Carolyn Maloney to Subpoena Major Oil Companies in Climate Disinformation Investigation

Chair Representative of the House Committee on Oversight and Reform, Carolyn Maloney, announced on Thursday that she plans to subpoena major oil companies in the investigation concerning the fossil fuel industry's climate disinformation campaign.

ExxonMobil, BP, Chevron, Shell, and the American Petroleum Institute (API) will be subpoenaed for key documents they have refused to provide in the committee's investigation, according to Maloney's announcement.

A spokesperson from Chevron told Newsweek on Thursday that the company has been working "diligently to collect and produce the documents the committee requested."

The announcement comes after the committee held a hearing on Thursday to ask the world's largest oil companies about their alleged efforts to spread disinformation about the role of fossil fuels in causing global warming.

The hearing included the CEO and presidents of American oil companies ExxonMobil and Chevron and European-based companies BP and Shell.

Memos obtained from companies like ExxonMobil and Royal Dutch Shell showed that oil firms have possessed scientific knowledge of the impact of fossil fuel emissions since the 1980s. However, companies allegedly promoted disinformation around the impact that their products had on climate through lobbying campaigns and secretly funded studies that aimed to undermine data affirming climate change.

During the hearing, the companies reportedly diverted from questions asked about their role in the disinformation campaign.

Democratic Congressman Ro Khanna of California, who chairs the House Subcommittee on the Environment, asked Chevron CEO Michael Wirth about whether the company would decrease its production the way European-based BP and Shell committed to do so.

Wirth diverted from the question and answered: "I'm very proud of our company and what we do."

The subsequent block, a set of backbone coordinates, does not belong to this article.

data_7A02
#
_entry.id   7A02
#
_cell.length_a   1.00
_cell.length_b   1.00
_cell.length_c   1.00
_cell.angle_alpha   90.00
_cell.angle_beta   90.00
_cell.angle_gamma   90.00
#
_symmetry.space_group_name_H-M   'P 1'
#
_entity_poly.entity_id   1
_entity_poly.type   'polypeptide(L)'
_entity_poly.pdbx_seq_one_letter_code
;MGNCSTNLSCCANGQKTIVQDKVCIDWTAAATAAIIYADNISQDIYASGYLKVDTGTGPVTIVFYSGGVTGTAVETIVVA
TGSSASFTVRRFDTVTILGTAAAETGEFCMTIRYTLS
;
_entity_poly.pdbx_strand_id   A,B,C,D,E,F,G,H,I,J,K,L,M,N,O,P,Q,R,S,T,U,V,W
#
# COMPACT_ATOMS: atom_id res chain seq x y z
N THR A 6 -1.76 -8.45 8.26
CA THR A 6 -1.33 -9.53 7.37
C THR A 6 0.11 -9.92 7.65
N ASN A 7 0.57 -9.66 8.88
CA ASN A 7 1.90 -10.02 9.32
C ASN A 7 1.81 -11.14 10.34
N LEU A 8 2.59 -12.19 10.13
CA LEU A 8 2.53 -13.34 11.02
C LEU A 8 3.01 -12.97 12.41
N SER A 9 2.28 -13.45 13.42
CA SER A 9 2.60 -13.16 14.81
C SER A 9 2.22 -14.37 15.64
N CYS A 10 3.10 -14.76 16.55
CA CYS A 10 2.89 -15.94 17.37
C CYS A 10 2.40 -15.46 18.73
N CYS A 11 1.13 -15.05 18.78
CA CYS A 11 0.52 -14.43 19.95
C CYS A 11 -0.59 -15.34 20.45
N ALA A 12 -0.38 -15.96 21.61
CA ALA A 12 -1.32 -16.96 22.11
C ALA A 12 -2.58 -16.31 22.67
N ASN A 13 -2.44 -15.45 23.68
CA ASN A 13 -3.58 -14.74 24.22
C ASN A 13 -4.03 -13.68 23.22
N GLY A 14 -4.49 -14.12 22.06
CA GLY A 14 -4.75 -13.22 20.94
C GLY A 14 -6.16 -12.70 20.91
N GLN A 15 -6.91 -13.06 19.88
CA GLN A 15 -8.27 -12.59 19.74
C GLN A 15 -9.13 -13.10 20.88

Similarly, Exxon's CEO Darren Woods said in response to the same question: "We're committing to lowering our emissions."

API, a nonprofit lobbying organization for the oil industry, also attended the hearing. A number of reports showed that the nonprofit had a role in pushing for anti-climate measures on behalf of U.S. oil companies. One of those measures included a campaign against electric vehicles.

During the hearing, Khanna asked Shell's president Gretchen Watkins whether she would agree to tell API President Mike Sommers to halt the agency's campaign against electric vehicles. Watkins responded by saying "There are several places where we are not fully aligned with the API."

Carolyn Maloney to Subpoena Major Oil Companies
The House Committee of Oversight and Reform will subpoena Exxon Mobil, API, BP, Shell, and Chevron for key documents they have refused to produce for the investigation into the climate disinformation campaign. Above, a cab driver pumps gas into his taxi at a BP Amoco station, next to a Shell station, April 18, 2006 in Chicago, Illinois. Photo by Tim Boyle/Getty Images

Meanwhile, the CEOs of BP, Exxon, and Chevron remained silent when they were asked whether they would leave API if the agency continued to lobby against electric vehicles.

"Here's what's so frustrating, because I really don't think you're as bad as the CEOs of the past. I don't think you have [had] tough jobs since you got there. You got a horrible record on stuff," Khanna said. "I don't believe you purposely want to be out there spreading climate disinformation, but you're funding these groups."

Newsweek reached out to the committee, ExxonMobil, BP, Shell, and the API for comment.

Updated 10/28/2021, 6:34 p.m. ET: This story has been updated with a comment from Chevron.